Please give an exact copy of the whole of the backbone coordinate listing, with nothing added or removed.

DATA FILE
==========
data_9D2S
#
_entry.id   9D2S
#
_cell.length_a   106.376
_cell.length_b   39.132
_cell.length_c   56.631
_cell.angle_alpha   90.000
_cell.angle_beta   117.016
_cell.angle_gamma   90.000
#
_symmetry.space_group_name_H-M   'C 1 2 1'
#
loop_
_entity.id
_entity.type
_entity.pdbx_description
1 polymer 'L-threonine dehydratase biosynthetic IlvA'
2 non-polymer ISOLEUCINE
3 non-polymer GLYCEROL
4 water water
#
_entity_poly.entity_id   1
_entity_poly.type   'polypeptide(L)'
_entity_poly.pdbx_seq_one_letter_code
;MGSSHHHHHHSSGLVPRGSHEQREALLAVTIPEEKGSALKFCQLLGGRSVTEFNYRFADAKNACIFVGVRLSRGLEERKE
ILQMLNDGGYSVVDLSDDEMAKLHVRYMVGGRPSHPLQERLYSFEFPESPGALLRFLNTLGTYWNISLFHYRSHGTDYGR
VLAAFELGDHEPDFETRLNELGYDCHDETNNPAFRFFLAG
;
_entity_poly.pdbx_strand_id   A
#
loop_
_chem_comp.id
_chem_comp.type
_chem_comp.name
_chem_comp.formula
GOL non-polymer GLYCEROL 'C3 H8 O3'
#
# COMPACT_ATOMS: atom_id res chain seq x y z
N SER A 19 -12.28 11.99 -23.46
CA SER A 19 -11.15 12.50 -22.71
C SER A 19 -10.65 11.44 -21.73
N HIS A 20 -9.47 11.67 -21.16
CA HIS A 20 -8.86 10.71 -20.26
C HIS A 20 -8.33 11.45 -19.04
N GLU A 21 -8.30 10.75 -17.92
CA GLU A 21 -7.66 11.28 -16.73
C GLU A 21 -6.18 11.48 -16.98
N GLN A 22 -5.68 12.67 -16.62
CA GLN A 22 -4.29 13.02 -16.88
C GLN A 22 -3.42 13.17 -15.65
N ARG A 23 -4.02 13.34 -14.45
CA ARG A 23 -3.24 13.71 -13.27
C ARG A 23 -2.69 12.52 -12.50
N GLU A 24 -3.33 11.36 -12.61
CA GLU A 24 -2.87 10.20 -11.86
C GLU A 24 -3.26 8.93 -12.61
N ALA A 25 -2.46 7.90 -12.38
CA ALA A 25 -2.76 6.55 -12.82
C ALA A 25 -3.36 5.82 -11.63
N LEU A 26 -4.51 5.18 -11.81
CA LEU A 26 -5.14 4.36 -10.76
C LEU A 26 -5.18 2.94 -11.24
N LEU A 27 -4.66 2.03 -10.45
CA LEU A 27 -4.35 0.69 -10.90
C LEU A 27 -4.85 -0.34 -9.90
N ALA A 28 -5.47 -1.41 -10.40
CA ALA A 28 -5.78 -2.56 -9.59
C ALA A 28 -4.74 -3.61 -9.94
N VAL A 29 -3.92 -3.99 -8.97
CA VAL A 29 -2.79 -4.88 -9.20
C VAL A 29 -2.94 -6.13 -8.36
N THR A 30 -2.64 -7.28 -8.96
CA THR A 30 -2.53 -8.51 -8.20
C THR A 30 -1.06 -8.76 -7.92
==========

data_9D2S
#
_entry.id   9D2S
#
_cell.length_a   106.376
_cell.length_b   39.132
_cell.length_c   56.631
_cell.angle_alpha   90.000
_cell.angle_beta   117.016
_cell.angle_gamma   90.000
#
_symmetry.space_group_name_H-M   'C 1 2 1'
#
loop_
_entity.id
_entity.type
_entity.pdbx_description
1 polymer 'L-threonine dehydratase biosynthetic IlvA'
2 non-polymer ISOLEUCINE
3 non-polymer GLYCEROL
4 water water
#
_entity_poly.entity_id   1
_entity_poly.type   'polypeptide(L)'
_entity_poly.pdbx_seq_one_letter_code
;MGSSHHHHHHSSGLVPRGSHEQREALLAVTIPEEKGSALKFCQLLGGRSVTEFNYRFADAKNACIFVGVRLSRGLEERKE
ILQMLNDGGYSVVDLSDDEMAKLHVRYMVGGRPSHPLQERLYSFEFPESPGALLRFLNTLGTYWNISLFHYRSHGTDYGR
VLAAFELGDHEPDFETRLNELGYDCHDETNNPAFRFFLAG
;
_entity_poly.pdbx_strand_id   A
#
loop_
_chem_comp.id
_chem_comp.type
_chem_comp.name
_chem_comp.formula
GOL non-polymer GLYCEROL 'C3 H8 O3'
#
# COMPACT_ATOMS: atom_id res chain seq x y z
N SER A 19 -12.28 11.99 -23.46
CA SER A 19 -11.15 12.50 -22.71
C SER A 19 -10.65 11.44 -21.73
N HIS A 20 -9.47 11.67 -21.16
CA HIS A 20 -8.86 10.71 -20.26
C HIS A 20 -8.33 11.45 -19.04
N GLU A 21 -8.30 10.75 -17.92
CA GLU A 21 -7.66 11.28 -16.73
C GLU A 21 -6.18 11.48 -16.98
N GLN A 22 -5.68 12.67 -16.62
CA GLN A 22 -4.29 13.02 -16.88
C GLN A 22 -3.42 13.17 -15.65
N ARG A 23 -4.02 13.34 -14.45
CA ARG A 23 -3.24 13.71 -13.27
C ARG A 23 -2.69 12.52 -12.50
N GLU A 24 -3.33 11.36 -12.61
CA GLU A 24 -2.87 10.20 -11.86
C GLU A 24 -3.26 8.93 -12.61
N ALA A 25 -2.46 7.90 -12.38
CA ALA A 25 -2.76 6.55 -12.82
C ALA A 25 -3.36 5.82 -11.63
N LEU A 26 -4.51 5.18 -11.81
CA LEU A 26 -5.14 4.36 -10.76
C LEU A 26 -5.18 2.94 -11.24
N LEU A 27 -4.66 2.03 -10.45
CA LEU A 27 -4.35 0.69 -10.90
C LEU A 27 -4.85 -0.34 -9.90
N ALA A 28 -5.47 -1.41 -10.40
CA ALA A 28 -5.78 -2.56 -9.59
C ALA A 28 -4.74 -3.61 -9.94
N VAL A 29 -3.92 -3.99 -8.97
CA VAL A 29 -2.79 -4.88 -9.20
C VAL A 29 -2.94 -6.13 -8.36
N THR A 30 -2.64 -7.28 -8.96
CA THR A 30 -2.53 -8.51 -8.20
C THR A 30 -1.06 -8.76 -7.92